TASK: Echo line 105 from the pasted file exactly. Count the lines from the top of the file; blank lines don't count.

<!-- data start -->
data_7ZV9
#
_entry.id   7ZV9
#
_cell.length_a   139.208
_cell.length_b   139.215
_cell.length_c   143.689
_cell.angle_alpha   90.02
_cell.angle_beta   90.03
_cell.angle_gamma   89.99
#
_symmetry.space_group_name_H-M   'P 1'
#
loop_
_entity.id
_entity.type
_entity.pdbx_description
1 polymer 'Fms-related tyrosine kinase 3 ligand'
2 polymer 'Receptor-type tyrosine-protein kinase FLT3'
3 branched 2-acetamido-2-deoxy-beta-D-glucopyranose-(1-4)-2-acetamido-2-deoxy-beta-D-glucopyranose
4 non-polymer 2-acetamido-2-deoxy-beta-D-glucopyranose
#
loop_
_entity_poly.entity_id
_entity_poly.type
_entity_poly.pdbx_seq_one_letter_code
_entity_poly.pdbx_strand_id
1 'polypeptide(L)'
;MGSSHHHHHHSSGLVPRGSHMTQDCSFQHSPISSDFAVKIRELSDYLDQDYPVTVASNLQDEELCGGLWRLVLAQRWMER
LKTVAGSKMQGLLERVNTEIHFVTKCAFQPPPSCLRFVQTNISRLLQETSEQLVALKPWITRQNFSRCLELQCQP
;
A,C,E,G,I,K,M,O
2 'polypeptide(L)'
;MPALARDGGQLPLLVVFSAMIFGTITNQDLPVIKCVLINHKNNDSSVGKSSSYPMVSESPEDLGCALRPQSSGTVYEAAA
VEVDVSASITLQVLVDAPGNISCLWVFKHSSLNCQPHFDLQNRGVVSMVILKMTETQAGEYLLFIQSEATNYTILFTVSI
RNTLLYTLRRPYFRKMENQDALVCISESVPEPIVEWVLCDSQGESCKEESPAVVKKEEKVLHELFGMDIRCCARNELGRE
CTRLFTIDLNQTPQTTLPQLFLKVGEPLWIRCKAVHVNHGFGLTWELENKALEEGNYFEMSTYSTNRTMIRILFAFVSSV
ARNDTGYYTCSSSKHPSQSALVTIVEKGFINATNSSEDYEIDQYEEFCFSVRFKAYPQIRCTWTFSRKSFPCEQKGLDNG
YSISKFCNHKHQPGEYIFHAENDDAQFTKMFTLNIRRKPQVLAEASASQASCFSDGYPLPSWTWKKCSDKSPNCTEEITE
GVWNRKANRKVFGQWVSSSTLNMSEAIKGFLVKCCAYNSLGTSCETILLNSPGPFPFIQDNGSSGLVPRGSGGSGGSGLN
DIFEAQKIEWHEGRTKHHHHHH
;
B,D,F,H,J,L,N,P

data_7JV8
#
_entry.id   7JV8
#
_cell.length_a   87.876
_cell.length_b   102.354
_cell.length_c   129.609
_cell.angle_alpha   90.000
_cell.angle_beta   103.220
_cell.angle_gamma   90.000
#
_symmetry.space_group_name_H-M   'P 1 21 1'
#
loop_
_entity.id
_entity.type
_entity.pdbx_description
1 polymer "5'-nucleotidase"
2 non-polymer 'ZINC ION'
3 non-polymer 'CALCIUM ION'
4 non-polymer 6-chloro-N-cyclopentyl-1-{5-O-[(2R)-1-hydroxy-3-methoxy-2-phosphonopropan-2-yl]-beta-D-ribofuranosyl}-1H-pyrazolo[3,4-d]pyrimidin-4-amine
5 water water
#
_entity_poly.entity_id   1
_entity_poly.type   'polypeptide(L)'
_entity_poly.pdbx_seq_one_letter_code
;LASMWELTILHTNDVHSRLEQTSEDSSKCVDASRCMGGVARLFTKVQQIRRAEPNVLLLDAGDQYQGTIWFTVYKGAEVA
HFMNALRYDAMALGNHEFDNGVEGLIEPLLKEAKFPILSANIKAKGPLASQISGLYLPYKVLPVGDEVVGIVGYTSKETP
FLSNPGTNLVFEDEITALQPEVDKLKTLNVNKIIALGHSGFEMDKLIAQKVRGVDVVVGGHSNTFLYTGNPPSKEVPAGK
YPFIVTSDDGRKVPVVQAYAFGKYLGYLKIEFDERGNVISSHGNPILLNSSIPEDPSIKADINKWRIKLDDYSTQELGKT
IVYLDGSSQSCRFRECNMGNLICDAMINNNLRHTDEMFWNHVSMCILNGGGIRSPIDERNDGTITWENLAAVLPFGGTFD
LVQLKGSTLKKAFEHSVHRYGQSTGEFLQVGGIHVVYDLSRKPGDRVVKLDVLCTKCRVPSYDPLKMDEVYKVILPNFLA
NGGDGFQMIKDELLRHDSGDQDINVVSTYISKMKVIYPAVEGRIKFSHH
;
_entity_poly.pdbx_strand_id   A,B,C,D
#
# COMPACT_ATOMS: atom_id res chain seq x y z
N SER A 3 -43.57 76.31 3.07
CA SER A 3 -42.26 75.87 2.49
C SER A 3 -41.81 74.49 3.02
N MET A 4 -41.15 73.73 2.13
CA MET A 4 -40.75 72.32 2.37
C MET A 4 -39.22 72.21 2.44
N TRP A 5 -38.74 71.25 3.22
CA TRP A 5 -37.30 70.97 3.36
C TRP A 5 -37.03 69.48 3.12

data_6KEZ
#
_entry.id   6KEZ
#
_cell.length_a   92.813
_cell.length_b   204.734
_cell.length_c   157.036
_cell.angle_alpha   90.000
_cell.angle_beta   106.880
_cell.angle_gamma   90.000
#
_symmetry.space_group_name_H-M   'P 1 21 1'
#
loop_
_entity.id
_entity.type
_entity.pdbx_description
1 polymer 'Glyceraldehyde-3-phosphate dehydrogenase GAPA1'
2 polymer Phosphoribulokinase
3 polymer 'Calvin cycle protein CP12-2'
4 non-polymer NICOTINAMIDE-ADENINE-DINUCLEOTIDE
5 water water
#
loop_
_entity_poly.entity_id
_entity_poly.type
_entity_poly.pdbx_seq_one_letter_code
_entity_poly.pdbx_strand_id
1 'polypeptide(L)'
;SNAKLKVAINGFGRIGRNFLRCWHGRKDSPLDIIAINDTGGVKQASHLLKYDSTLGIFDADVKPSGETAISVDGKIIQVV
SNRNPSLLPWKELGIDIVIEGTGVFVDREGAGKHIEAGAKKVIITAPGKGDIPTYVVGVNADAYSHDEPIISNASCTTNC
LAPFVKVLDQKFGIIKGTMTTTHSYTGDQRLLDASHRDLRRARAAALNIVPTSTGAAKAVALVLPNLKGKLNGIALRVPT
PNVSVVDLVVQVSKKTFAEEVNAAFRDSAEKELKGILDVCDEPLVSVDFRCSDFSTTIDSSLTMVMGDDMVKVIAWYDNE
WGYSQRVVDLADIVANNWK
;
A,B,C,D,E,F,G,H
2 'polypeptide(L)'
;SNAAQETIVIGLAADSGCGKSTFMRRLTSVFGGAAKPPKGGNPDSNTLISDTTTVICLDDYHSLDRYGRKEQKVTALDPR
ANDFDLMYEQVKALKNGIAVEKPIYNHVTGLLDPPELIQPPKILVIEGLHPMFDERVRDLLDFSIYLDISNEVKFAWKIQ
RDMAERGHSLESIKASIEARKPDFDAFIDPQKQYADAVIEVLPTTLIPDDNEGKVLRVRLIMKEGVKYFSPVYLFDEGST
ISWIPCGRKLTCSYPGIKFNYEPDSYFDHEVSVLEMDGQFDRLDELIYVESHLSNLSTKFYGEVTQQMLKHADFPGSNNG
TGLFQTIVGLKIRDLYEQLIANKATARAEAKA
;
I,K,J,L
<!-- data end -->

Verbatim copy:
_entity.type